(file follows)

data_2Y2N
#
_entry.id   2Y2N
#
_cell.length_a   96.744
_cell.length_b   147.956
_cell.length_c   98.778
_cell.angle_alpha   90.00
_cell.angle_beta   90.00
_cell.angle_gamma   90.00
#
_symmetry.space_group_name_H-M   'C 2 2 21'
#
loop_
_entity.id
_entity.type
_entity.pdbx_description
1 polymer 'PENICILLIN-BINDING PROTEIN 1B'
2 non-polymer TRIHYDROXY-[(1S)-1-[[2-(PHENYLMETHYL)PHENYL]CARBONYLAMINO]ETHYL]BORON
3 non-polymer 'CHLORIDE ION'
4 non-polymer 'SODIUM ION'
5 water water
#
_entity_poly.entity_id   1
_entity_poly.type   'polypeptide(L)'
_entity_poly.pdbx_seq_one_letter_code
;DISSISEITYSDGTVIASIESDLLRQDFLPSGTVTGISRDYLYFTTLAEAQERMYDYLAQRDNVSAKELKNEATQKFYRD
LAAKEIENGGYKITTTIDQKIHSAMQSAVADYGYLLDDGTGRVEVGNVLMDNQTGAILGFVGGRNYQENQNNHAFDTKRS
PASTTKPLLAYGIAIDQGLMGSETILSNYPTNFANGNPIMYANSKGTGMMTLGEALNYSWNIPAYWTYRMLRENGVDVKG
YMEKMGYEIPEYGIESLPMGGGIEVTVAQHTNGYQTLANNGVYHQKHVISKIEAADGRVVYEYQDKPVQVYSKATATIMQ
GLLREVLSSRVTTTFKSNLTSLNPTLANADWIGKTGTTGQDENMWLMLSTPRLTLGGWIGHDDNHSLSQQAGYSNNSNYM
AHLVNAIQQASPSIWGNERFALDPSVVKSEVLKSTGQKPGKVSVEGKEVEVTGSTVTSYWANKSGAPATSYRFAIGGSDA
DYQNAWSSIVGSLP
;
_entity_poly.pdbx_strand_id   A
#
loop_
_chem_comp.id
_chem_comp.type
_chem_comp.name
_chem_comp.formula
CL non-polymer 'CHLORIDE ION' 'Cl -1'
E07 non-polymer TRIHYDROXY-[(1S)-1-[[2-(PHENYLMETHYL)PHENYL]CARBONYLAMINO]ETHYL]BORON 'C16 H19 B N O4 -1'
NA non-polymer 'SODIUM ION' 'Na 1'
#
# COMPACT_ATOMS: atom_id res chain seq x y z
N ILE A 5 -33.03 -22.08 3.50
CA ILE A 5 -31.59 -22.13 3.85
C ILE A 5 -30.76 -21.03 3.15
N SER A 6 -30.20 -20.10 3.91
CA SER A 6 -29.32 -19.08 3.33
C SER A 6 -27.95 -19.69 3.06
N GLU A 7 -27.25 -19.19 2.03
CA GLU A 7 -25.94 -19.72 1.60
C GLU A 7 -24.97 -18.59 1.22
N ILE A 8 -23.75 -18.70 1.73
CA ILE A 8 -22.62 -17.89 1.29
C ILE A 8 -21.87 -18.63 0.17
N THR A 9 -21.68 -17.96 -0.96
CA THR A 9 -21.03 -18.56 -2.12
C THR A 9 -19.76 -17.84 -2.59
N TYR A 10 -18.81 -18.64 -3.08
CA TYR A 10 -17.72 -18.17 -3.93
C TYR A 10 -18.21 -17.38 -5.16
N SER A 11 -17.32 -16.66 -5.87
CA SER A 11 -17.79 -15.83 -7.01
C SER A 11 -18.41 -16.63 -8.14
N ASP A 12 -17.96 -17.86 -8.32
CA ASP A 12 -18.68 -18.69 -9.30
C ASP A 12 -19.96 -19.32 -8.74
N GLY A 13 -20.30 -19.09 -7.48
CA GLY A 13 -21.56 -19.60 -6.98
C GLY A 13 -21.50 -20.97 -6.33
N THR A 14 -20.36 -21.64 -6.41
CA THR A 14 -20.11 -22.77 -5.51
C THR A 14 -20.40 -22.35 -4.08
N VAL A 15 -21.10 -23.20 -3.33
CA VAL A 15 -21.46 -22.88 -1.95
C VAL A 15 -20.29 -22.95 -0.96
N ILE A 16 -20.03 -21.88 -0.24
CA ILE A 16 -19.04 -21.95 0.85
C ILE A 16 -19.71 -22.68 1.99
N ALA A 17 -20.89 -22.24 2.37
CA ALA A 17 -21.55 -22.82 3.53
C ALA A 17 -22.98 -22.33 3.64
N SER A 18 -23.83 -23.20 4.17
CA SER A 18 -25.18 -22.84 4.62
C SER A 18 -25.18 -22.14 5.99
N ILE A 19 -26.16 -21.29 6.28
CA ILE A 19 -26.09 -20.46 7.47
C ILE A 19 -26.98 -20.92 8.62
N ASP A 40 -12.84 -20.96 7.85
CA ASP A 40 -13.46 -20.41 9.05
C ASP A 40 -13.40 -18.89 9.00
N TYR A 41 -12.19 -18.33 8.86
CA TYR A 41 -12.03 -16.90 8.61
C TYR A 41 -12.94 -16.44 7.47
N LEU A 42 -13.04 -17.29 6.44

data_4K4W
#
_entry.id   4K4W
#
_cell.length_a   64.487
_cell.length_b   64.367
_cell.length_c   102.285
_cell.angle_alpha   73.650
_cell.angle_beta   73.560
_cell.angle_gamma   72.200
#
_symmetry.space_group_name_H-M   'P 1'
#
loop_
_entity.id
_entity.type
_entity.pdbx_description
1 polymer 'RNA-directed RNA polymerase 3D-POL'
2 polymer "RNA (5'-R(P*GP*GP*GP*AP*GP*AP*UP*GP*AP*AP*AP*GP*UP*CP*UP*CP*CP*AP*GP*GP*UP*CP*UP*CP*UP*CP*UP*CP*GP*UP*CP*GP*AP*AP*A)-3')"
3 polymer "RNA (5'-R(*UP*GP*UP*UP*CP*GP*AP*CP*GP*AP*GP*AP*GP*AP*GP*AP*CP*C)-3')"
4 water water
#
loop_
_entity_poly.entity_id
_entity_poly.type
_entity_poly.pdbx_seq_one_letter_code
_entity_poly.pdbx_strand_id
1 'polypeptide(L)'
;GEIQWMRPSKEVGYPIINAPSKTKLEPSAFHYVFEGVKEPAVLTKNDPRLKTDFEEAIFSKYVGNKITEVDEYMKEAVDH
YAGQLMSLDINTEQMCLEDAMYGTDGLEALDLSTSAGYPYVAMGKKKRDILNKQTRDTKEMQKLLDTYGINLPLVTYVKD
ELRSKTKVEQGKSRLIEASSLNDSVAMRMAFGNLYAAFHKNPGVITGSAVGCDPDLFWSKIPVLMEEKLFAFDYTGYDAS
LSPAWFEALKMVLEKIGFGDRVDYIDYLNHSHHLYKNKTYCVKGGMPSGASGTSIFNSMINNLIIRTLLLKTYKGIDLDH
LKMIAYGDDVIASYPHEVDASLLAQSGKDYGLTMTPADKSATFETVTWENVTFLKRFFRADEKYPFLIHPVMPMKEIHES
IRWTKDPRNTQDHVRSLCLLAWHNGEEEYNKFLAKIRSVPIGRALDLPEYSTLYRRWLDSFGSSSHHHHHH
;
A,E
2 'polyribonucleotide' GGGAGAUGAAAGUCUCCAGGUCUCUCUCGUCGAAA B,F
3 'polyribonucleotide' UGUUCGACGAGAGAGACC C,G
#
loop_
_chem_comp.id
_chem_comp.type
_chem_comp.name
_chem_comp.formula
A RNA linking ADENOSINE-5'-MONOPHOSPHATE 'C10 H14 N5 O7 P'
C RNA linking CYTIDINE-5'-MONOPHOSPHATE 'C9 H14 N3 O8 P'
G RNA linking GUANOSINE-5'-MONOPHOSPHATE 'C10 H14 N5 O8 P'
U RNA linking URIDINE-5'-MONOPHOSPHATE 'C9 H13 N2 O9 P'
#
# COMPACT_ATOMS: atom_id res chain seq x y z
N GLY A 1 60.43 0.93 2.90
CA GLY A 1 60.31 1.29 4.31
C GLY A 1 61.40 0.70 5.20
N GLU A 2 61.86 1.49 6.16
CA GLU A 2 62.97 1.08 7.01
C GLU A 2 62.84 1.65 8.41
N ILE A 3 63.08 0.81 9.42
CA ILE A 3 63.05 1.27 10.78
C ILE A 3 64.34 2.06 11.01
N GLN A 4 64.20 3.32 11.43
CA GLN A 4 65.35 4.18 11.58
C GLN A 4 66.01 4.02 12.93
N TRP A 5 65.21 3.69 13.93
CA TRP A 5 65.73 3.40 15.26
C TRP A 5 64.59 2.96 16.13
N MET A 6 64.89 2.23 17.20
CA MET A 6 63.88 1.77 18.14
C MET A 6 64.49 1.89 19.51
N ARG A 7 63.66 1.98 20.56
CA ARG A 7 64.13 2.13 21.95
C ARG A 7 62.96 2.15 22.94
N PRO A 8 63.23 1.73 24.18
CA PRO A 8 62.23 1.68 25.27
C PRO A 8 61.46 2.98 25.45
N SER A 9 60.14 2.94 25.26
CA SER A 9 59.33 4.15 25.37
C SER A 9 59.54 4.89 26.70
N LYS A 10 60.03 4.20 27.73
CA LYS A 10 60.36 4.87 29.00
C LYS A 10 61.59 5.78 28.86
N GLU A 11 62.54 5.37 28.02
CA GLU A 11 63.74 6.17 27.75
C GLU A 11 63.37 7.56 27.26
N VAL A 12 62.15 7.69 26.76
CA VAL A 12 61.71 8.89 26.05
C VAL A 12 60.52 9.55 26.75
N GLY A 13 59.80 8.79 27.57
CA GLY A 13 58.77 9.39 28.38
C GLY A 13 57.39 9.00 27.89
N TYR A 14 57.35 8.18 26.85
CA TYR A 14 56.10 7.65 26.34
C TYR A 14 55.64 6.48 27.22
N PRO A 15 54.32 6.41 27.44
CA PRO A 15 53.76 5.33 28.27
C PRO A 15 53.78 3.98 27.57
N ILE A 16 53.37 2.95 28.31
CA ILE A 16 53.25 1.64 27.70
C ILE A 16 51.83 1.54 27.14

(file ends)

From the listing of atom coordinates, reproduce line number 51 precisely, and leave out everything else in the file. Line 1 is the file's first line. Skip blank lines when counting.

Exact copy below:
CA SER A 6 -29.32 -19.08 3.33